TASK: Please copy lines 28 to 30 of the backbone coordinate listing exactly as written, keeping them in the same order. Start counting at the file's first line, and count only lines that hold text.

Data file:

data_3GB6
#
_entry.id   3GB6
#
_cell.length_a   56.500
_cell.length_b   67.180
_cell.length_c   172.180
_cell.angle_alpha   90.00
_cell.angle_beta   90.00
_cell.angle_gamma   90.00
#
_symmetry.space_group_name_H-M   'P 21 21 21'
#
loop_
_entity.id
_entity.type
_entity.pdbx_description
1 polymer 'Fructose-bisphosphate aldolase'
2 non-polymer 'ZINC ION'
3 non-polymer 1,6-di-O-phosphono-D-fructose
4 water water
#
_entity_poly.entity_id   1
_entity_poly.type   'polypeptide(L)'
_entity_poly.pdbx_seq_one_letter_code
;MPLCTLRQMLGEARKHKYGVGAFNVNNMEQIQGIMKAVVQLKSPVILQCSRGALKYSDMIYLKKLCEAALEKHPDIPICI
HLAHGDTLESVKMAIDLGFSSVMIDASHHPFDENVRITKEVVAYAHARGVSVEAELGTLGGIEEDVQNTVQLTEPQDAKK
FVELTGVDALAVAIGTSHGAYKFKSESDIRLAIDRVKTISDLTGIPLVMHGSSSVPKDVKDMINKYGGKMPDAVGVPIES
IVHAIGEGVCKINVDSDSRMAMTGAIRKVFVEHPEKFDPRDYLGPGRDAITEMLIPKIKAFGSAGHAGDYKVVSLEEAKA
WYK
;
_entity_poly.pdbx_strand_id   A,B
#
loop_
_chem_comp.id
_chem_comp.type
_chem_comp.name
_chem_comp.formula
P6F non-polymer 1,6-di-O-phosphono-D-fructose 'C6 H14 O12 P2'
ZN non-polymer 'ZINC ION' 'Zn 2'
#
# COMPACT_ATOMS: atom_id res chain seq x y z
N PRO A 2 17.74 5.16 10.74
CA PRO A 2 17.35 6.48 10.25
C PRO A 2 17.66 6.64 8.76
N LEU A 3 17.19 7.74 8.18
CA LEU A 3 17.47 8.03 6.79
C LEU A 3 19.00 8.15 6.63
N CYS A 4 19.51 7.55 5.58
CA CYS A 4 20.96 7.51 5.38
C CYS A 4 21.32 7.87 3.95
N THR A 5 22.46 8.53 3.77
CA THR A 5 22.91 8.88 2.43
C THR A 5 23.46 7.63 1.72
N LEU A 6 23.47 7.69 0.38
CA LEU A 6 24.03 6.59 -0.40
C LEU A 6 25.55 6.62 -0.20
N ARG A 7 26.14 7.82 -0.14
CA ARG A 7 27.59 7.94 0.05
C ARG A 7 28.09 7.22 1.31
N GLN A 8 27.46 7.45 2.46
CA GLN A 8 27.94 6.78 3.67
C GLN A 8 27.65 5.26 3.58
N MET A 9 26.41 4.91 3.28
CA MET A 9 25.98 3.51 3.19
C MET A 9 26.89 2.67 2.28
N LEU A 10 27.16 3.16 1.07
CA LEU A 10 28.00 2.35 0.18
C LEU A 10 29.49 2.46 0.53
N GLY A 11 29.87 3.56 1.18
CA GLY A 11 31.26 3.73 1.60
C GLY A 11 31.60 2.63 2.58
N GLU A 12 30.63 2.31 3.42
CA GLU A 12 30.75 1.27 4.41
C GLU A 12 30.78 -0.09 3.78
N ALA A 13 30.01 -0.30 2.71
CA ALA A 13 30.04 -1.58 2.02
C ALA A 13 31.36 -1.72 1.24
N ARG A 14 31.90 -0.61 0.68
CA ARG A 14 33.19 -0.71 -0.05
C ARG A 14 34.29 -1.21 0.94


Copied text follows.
FVELTGVDALAVAIGTSHGAYKFKSESDIRLAIDRVKTISDLTGIPLVMHGSSSVPKDVKDMINKYGGKMPDAVGVPIES
IVHAIGEGVCKINVDSDSRMAMTGAIRKVFVEHPEKFDPRDYLGPGRDAITEMLIPKIKAFGSAGHAGDYKVVSLEEAKA
WYK